Early life experience, stress-hormones and synaptic function
One of the current views of how memories are formed is that neurons are
activated during the learning process thereby changing the strength of
communication between neurons. To examine the molecular and cellular mechanisms
that underlie the memories for fearful events we focus on function and
properties of synapses. Since memory enhancing effects of stress are mediated by
hormones, such as norepinephrine and glucocorticoids - which are released during
stressful experiences - we study in detail how these hormones affect
(activity-dependent) synaptic plasticity and whether these effects underlie
their memory enhancing effects.
A second important research line involves the question why some individuals
remember (fearful) information better than others. This topic is directly aimed
to get a better understanding of risk factors to develop cognitive deficits such
as PTSD or anxiety. Epidemiologic studies suggest that early life events might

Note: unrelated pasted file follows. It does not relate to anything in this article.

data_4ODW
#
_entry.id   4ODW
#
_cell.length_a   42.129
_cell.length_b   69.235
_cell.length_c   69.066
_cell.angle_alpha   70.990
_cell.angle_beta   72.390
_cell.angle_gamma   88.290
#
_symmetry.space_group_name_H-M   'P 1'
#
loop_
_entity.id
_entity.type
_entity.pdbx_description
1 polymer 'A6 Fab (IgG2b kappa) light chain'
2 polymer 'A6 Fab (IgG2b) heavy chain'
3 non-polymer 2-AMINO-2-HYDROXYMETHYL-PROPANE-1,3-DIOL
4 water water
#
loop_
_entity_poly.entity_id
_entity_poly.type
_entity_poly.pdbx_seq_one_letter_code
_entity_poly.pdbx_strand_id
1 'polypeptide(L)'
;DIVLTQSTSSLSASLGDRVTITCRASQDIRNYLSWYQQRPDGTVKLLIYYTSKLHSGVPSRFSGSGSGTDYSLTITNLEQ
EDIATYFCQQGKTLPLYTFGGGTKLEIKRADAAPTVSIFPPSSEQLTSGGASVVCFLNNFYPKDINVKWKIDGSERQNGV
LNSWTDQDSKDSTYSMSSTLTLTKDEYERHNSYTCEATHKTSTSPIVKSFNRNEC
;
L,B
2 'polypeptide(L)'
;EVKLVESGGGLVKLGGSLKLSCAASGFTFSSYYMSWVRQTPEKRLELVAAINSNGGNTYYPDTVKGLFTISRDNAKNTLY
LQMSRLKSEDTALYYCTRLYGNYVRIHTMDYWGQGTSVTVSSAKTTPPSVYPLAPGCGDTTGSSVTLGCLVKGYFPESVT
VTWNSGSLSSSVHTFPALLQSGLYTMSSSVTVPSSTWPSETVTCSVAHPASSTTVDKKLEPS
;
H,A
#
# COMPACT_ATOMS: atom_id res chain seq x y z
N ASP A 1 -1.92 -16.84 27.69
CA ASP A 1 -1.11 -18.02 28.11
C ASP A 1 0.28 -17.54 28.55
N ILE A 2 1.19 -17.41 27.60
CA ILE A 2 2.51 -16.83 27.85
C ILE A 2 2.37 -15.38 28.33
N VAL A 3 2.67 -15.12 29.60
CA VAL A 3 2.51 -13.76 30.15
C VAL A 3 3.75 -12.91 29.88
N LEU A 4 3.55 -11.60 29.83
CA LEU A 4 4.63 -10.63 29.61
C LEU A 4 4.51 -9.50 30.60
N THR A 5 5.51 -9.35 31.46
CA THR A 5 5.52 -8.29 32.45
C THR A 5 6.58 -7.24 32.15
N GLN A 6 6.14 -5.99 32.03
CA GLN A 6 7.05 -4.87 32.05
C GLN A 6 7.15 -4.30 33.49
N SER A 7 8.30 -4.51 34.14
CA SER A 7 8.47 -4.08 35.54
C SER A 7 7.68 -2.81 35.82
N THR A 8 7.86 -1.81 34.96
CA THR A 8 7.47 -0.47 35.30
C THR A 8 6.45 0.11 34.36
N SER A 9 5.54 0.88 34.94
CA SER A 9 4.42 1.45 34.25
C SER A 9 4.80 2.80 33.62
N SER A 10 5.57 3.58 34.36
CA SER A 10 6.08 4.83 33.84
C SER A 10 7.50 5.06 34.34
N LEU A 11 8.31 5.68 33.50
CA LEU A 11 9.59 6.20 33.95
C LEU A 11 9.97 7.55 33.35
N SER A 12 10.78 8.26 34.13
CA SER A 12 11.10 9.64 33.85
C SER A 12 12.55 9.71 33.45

increase the risk to develop psychopathology) e.g. depression, but also anxiety)
at later age. We therefore use animal studies which allow direct analysis of how
early life events and maternal care affect synaptic function and memory
processes at adult age.
In a third line we examine synaptic structure and function in relationship
to dementia. Alzheimer’s disease (AD) is characterized by early impairments in
learning and memory processes resulting in loss of higher cognitive functions.
In addition to A?-containing plaques, neurofibrillary tangles (NFT) are a
prominent intracellular hallmark of AD. NFTs are composed primarily of
hyperphosphorylated Tau protein that has polymerized into straight and
paired-helical filaments. Importantly, pathological deregulation of Tau
phosphorylation correlates well with dementia in AD and appears to precede
polymerization and NFT formation. We examine, using a multidisciplinary
approach, how Tau affects hippocampal synaptic function and structure, two most
relevant endpoints for learning and memory.